Tuesday, October 4, 2011
Light-Sport Chronicles: Where Everybody Knows Your Name, Part II
Even after tragedy and Global Econ 101, fun flying wins out
Running any aviation business is never a 24/7 cakewalk. One ongoing challenge has been overcoming light-sport misconceptions.
"People still think we can't legally fly beyond 50 miles—the recreational-license limitation! Or they believe LSA aren't real airplanes or have lawn-mower engines or are dangerous to fly," Dillis says. "There's still lots of misinformation, and much comes from conventional flight schools. Whether it's intentional or honest mistakes, I don't know. Some flight schools who operate LSA try to get all their students to go for the private. The students come to us because they've been pushed into flying the bigger planes at a higher cost."
Another lesson: discounted discovery flights. "Initially, we did a lot but weren't making any money," says Dillis. "It looked good on the books—lots of good hours—but no profits."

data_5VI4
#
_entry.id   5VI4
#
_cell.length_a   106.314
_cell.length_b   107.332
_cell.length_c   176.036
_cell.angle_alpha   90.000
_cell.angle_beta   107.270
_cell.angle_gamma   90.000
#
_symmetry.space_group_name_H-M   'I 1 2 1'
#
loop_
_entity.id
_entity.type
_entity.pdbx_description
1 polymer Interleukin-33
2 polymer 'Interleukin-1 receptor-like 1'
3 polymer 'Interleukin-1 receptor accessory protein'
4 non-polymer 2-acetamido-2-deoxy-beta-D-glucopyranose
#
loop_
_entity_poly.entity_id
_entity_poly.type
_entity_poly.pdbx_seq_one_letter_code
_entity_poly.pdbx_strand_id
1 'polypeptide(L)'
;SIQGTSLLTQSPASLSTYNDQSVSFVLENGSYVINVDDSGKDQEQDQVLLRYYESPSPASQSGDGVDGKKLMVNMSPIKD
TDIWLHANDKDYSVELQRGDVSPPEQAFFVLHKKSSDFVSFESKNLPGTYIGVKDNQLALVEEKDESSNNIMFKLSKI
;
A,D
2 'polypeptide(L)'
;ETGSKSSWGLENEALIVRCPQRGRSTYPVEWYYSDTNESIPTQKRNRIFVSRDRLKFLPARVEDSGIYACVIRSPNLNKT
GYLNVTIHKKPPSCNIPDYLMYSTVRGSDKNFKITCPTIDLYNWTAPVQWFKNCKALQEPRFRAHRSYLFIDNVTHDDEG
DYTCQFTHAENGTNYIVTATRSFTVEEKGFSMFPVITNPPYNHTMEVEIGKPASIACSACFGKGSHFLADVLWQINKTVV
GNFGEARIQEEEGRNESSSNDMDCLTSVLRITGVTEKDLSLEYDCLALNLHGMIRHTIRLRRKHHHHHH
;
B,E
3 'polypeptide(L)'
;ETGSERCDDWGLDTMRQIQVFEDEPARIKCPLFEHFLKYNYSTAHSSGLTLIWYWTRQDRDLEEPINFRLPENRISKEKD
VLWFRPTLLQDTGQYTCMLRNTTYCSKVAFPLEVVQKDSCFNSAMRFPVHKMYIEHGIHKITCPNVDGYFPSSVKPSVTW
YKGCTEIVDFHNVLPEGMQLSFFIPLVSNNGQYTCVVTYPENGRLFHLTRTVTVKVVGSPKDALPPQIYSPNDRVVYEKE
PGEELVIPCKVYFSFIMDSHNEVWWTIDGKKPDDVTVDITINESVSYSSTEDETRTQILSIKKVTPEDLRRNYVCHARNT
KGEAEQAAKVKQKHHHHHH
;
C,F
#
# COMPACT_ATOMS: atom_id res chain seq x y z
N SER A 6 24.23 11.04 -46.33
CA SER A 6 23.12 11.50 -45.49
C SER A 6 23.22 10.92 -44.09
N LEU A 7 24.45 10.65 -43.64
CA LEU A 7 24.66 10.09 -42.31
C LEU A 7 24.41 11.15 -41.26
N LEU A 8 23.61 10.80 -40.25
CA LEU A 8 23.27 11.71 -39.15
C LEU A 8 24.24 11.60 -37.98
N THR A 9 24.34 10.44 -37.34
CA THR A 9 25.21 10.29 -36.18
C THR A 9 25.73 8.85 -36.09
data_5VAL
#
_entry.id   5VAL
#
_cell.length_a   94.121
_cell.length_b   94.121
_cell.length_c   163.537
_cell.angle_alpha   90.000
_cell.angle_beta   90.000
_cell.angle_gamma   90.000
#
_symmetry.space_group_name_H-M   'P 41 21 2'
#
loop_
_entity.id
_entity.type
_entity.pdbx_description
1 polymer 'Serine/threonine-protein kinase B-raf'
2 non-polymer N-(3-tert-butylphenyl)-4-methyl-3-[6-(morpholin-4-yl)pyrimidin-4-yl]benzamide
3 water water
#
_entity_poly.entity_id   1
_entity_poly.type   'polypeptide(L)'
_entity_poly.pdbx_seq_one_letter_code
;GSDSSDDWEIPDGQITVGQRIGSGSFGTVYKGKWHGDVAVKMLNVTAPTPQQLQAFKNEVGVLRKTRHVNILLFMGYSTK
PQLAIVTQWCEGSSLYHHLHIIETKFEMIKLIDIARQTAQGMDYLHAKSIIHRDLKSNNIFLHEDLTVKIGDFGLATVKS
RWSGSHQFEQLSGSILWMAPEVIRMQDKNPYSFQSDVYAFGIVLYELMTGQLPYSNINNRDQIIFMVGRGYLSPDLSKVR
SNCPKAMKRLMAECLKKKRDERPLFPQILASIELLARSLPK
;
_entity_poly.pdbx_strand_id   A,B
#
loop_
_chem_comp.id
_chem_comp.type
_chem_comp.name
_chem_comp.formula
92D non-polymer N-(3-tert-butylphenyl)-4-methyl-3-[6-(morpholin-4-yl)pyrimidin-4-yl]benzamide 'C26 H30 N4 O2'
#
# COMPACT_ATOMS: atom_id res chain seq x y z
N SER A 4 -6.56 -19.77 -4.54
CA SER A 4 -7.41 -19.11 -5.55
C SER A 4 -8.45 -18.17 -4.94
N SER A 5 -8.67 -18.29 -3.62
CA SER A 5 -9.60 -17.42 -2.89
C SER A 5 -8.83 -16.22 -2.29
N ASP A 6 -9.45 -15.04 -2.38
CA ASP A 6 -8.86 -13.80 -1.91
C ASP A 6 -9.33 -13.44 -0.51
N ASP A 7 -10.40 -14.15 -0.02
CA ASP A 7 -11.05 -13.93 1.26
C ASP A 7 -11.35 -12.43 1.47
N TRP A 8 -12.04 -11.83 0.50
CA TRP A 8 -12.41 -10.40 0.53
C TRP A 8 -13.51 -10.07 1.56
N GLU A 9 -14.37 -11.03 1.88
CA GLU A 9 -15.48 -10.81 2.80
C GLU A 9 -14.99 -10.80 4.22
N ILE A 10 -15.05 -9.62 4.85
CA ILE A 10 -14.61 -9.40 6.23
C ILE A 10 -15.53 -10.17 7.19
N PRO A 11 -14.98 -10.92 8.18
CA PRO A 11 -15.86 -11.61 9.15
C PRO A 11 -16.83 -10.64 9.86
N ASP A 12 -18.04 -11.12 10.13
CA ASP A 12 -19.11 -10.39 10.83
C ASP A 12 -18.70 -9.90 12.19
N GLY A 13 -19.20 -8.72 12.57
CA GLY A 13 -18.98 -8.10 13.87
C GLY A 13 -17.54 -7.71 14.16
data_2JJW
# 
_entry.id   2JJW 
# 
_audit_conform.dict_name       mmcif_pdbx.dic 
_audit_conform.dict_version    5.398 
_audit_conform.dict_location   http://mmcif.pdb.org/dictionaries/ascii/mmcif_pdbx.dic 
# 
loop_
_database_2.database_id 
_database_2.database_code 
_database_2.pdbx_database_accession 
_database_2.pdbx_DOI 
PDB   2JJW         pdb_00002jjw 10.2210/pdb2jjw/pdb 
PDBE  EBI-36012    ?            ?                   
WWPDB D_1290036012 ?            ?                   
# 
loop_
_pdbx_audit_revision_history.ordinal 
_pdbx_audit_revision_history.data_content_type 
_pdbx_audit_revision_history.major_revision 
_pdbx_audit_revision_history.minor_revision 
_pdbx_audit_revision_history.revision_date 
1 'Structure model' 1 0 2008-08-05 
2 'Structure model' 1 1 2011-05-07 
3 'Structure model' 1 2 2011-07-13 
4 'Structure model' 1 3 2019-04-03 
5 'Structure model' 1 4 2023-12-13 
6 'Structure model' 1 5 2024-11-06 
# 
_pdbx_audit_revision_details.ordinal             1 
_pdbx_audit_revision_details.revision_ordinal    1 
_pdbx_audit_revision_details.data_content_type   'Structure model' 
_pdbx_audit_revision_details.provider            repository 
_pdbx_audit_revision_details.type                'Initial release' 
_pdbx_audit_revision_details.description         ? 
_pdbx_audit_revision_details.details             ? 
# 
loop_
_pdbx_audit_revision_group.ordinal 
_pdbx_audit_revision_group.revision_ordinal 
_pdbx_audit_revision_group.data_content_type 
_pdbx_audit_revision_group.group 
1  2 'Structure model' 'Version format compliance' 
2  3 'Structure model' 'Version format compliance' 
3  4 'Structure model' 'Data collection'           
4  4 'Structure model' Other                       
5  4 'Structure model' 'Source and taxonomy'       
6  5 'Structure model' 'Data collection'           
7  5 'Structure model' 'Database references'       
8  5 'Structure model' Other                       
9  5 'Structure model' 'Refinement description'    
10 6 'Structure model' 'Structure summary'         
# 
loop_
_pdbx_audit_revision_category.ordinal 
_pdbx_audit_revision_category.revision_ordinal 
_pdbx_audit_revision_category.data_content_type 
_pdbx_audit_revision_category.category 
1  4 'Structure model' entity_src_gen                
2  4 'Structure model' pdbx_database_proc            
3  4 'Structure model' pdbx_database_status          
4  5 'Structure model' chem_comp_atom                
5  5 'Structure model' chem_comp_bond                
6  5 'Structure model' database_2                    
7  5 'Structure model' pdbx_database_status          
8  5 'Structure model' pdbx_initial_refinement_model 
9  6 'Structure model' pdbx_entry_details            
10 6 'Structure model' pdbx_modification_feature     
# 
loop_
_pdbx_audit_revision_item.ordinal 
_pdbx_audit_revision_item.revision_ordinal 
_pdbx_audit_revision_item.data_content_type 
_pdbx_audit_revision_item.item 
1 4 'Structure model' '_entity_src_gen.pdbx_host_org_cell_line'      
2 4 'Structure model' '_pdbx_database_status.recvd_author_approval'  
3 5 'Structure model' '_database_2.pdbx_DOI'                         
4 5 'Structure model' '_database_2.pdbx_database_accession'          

He concluded people who really want to learn to fly will pay for it. "We were attracting the one-time airplane-ride folks," explains Dillis. "That's just not good for business. Maybe it spreads the word, but it doesn't really help us sell flight lessons or airplanes."
Now, Skyraider offers demo flights at the regular hourly rate. "We saw a bit of a decline," admits Dillis, "but we're making money on every flight. The chances of the 'ride' folks coming back are not that great, and it ends up wasting time and effort. People know when they want to learn to fly. We show them what we have to offer: friendship, a club environment, fun, and we say, 'Please come back!'"
And come back they do. Although student completion rates are close to the industry average, Dillis says, "We have plenty of students, and there are always lots of starts."
Skyraider's demographic? Males around 55 from higher-income brackets who took lessons years ago, then put flying aside to raise families and build careers. "Now they want to get back into it, but in a simpler way. They're not dodging medical exams, they just want to fly as quickly and easily as possible."
When students ask him "How long to get my license?" Dillis asks them their age. He has seen that older pilots take longer to learn. "So if they say 50, I say, 'About 50 hours.' It tends to be pretty accurate." Dillis, maybe it's not age, but that thin Denver air!
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